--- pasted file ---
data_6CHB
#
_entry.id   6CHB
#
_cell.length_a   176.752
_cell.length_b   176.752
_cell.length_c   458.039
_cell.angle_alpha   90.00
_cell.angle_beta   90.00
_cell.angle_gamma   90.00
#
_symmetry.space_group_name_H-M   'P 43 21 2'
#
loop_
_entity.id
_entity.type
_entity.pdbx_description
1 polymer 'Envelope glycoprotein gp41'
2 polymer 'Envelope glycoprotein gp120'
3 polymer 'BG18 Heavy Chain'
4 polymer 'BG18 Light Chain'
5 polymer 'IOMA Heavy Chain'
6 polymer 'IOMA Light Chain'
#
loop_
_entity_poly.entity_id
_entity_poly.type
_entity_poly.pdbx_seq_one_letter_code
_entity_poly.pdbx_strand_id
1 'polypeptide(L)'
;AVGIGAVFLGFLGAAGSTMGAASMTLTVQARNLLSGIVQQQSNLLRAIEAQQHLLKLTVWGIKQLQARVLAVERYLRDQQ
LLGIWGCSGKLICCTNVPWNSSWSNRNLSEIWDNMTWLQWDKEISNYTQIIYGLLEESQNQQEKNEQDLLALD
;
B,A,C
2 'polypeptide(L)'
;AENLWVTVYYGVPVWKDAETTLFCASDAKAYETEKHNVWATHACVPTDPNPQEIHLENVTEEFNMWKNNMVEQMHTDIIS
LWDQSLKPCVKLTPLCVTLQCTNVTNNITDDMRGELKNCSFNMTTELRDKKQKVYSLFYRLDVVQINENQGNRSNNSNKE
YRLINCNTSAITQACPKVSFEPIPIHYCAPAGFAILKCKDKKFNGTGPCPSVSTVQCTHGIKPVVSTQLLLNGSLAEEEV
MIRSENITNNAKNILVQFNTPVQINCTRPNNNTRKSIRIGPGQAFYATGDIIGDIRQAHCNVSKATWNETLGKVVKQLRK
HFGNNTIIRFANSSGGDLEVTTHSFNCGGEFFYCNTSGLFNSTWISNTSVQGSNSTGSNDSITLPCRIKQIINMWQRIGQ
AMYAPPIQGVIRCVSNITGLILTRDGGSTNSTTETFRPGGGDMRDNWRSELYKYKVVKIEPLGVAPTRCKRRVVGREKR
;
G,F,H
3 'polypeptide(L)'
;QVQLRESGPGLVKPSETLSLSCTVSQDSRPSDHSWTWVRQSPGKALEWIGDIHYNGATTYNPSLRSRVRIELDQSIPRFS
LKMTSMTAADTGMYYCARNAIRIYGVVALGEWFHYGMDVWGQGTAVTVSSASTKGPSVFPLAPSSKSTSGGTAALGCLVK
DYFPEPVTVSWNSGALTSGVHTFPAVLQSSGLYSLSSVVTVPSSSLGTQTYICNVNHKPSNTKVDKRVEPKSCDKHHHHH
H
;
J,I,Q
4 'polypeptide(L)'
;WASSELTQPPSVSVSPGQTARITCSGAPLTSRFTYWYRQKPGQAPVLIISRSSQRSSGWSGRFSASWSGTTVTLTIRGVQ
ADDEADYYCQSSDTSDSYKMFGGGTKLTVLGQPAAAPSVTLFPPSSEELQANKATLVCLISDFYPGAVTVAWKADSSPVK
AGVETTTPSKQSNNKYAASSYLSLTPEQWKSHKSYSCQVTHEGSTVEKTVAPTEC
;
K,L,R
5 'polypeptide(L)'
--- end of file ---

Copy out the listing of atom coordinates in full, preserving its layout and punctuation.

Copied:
data_6CHB
#
_entry.id   6CHB
#
_cell.length_a   176.752
_cell.length_b   176.752
_cell.length_c   458.039
_cell.angle_alpha   90.00
_cell.angle_beta   90.00
_cell.angle_gamma   90.00
#
_symmetry.space_group_name_H-M   'P 43 21 2'
#
loop_
_entity.id
_entity.type
_entity.pdbx_description
1 polymer 'Envelope glycoprotein gp41'
2 polymer 'Envelope glycoprotein gp120'
3 polymer 'BG18 Heavy Chain'
4 polymer 'BG18 Light Chain'
5 polymer 'IOMA Heavy Chain'
6 polymer 'IOMA Light Chain'
#
loop_
_entity_poly.entity_id
_entity_poly.type
_entity_poly.pdbx_seq_one_letter_code
_entity_poly.pdbx_strand_id
1 'polypeptide(L)'
;AVGIGAVFLGFLGAAGSTMGAASMTLTVQARNLLSGIVQQQSNLLRAIEAQQHLLKLTVWGIKQLQARVLAVERYLRDQQ
LLGIWGCSGKLICCTNVPWNSSWSNRNLSEIWDNMTWLQWDKEISNYTQIIYGLLEESQNQQEKNEQDLLALD
;
B,A,C
2 'polypeptide(L)'
;AENLWVTVYYGVPVWKDAETTLFCASDAKAYETEKHNVWATHACVPTDPNPQEIHLENVTEEFNMWKNNMVEQMHTDIIS
LWDQSLKPCVKLTPLCVTLQCTNVTNNITDDMRGELKNCSFNMTTELRDKKQKVYSLFYRLDVVQINENQGNRSNNSNKE
YRLINCNTSAITQACPKVSFEPIPIHYCAPAGFAILKCKDKKFNGTGPCPSVSTVQCTHGIKPVVSTQLLLNGSLAEEEV
MIRSENITNNAKNILVQFNTPVQINCTRPNNNTRKSIRIGPGQAFYATGDIIGDIRQAHCNVSKATWNETLGKVVKQLRK
HFGNNTIIRFANSSGGDLEVTTHSFNCGGEFFYCNTSGLFNSTWISNTSVQGSNSTGSNDSITLPCRIKQIINMWQRIGQ
AMYAPPIQGVIRCVSNITGLILTRDGGSTNSTTETFRPGGGDMRDNWRSELYKYKVVKIEPLGVAPTRCKRRVVGREKR
;
G,F,H
3 'polypeptide(L)'
;QVQLRESGPGLVKPSETLSLSCTVSQDSRPSDHSWTWVRQSPGKALEWIGDIHYNGATTYNPSLRSRVRIELDQSIPRFS
LKMTSMTAADTGMYYCARNAIRIYGVVALGEWFHYGMDVWGQGTAVTVSSASTKGPSVFPLAPSSKSTSGGTAALGCLVK
DYFPEPVTVSWNSGALTSGVHTFPAVLQSSGLYSLSSVVTVPSSSLGTQTYICNVNHKPSNTKVDKRVEPKSCDKHHHHH
H
;
J,I,Q
4 'polypeptide(L)'
;WASSELTQPPSVSVSPGQTARITCSGAPLTSRFTYWYRQKPGQAPVLIISRSSQRSSGWSGRFSASWSGTTVTLTIRGVQ
ADDEADYYCQSSDTSDSYKMFGGGTKLTVLGQPAAAPSVTLFPPSSEELQANKATLVCLISDFYPGAVTVAWKADSSPVK
AGVETTTPSKQSNNKYAASSYLSLTPEQWKSHKSYSCQVTHEGSTVEKTVAPTEC
;
K,L,R
5 'polypeptide(L)'